Import of Petroleum Products
Since Pakistan does not have any oil wells, it imports crude oil from oil-producing countries. This trade is characterised by the price of crude oil, called Brent crude, in the international market and Pakistan’s fluctuating exchange rate. In March 2020, as countries across the world implemented lockdowns and other containment measures to control the spread of coronavirus, mobility and public transportation became restricted.
This led to an unprecedented drop in global demand for oil and the price of Brent crude fell as low as $18.38 per barrel in April 2020. The International Energy Agency (IEA) estimated in April that consumption was down 30% as compared to last year’s. Faced with a massive oversupply of crude oil, producers scurried for storage facilities, with stocks reaching an all-time high in June 2020.
This caused the producers to gradually phase out oil production by almost one-fourth of their capacity. As countries began to ease lockdowns and vaccinate their populations, life began to normalize, increasing the demand for oil and causing the prices to rise yet again. Over the last year, the price of Brent crude has increased by 46.4% reaching $111.93 per barrel in the international market in July 2022.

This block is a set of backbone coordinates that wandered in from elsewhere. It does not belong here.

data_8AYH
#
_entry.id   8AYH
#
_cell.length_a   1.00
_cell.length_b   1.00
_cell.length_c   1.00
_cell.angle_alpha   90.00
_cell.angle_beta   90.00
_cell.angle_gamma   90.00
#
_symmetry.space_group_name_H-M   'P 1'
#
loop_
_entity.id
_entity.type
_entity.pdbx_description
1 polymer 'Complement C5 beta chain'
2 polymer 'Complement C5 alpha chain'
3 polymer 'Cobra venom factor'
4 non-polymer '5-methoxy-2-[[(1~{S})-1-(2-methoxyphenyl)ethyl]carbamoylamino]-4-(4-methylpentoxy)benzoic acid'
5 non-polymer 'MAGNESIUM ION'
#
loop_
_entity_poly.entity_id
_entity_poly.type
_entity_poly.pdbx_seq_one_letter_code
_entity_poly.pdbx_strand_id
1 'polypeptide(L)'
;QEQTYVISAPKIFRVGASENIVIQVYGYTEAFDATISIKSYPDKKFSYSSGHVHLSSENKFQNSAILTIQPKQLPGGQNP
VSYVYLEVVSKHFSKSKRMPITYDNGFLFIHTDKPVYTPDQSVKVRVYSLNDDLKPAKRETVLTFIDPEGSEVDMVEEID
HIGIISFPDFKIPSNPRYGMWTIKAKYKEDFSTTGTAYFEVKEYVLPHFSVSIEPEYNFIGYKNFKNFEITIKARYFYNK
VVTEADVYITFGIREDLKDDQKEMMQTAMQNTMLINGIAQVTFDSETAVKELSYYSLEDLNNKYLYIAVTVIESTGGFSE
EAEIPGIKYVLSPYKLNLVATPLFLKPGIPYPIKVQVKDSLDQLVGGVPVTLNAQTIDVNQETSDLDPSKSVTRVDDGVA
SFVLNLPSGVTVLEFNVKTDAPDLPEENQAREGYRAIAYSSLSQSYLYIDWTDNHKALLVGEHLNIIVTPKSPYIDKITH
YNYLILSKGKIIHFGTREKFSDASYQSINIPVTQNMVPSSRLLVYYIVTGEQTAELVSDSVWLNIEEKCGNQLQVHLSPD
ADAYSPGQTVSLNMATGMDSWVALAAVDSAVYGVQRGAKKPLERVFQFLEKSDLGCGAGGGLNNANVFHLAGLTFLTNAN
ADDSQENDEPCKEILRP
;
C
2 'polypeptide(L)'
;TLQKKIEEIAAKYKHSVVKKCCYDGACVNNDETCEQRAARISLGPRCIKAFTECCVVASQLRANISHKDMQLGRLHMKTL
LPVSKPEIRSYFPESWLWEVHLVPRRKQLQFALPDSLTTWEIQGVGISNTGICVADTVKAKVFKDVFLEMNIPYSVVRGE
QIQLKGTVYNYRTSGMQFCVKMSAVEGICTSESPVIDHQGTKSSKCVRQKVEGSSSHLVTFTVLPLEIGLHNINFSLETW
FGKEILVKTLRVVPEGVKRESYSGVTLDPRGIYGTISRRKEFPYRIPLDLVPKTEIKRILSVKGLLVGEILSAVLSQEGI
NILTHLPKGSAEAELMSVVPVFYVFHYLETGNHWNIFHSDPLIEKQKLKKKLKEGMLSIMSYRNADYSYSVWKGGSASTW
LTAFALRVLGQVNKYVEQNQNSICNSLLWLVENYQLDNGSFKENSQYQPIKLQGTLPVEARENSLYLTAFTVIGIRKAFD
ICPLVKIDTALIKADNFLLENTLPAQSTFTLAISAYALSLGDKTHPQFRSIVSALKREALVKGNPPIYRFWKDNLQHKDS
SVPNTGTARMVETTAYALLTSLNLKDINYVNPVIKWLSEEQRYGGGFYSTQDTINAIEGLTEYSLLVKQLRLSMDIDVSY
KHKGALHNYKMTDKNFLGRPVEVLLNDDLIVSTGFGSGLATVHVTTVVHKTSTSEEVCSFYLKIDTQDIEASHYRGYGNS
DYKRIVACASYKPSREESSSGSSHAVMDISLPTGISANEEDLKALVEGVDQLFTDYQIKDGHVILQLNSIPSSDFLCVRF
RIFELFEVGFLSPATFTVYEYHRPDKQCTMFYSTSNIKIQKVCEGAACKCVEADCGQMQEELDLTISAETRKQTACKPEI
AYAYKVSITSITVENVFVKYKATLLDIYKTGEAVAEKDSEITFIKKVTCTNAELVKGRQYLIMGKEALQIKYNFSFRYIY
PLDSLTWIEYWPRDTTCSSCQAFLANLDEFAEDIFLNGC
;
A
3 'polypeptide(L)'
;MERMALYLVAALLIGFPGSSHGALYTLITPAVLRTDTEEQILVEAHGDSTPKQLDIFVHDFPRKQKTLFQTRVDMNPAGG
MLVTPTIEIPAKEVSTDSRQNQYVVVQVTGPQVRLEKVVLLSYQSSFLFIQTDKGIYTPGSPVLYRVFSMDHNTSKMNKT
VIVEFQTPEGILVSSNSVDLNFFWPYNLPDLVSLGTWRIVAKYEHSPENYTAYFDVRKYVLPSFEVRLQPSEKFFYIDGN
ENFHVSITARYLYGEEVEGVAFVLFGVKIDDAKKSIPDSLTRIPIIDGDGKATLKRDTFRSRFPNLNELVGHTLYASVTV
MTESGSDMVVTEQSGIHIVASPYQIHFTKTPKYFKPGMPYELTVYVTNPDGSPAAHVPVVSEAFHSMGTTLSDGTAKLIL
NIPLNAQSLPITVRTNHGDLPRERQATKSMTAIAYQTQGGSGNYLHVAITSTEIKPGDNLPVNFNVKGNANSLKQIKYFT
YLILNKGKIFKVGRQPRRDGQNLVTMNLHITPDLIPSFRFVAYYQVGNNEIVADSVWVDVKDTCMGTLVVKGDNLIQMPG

This increase in prices is in due part because of the Russo-Ukraine conflict that has excessively strained global oil supplies as sanctions on Russia coupled with the reluctance of the Organisation of the Petroleum Exporting Countries (OPEC) to increase its oil production has condensed output levels. The international oil market has the greatest influence on the final price of petrol in Pakistan.
With the depreciation of the rupee beginning in early 2018, the cost of a barrel of crude oil for Pakistan began to increase dramatically, even if the price remained relatively stable in USD terms. To illustrate, a barrel of crude oil priced at USD 67 in January 2018 cost PKR 7,400, whereas the same USD price in May 2021 cost PKR 10,205.
The fluctuating exchange rate and the record depreciation of the rupee against the US dollar have resulted in skyrocketing the price of petrol, among other imported goods.
Government Regulated Price
The prices paid by the end consumers of petroleum products are an accumulation of various components, each of which represents a portion of the overall oil value chain. From the exploration and production of crude oil to the refining and distribution of petroleum products, the cost of fuel accounts for each sector of the industry. In all countries except those rich in oil, governments impose fuel taxes to raise revenue to either meet fiscal targets or as an instrument to drive their energy policy.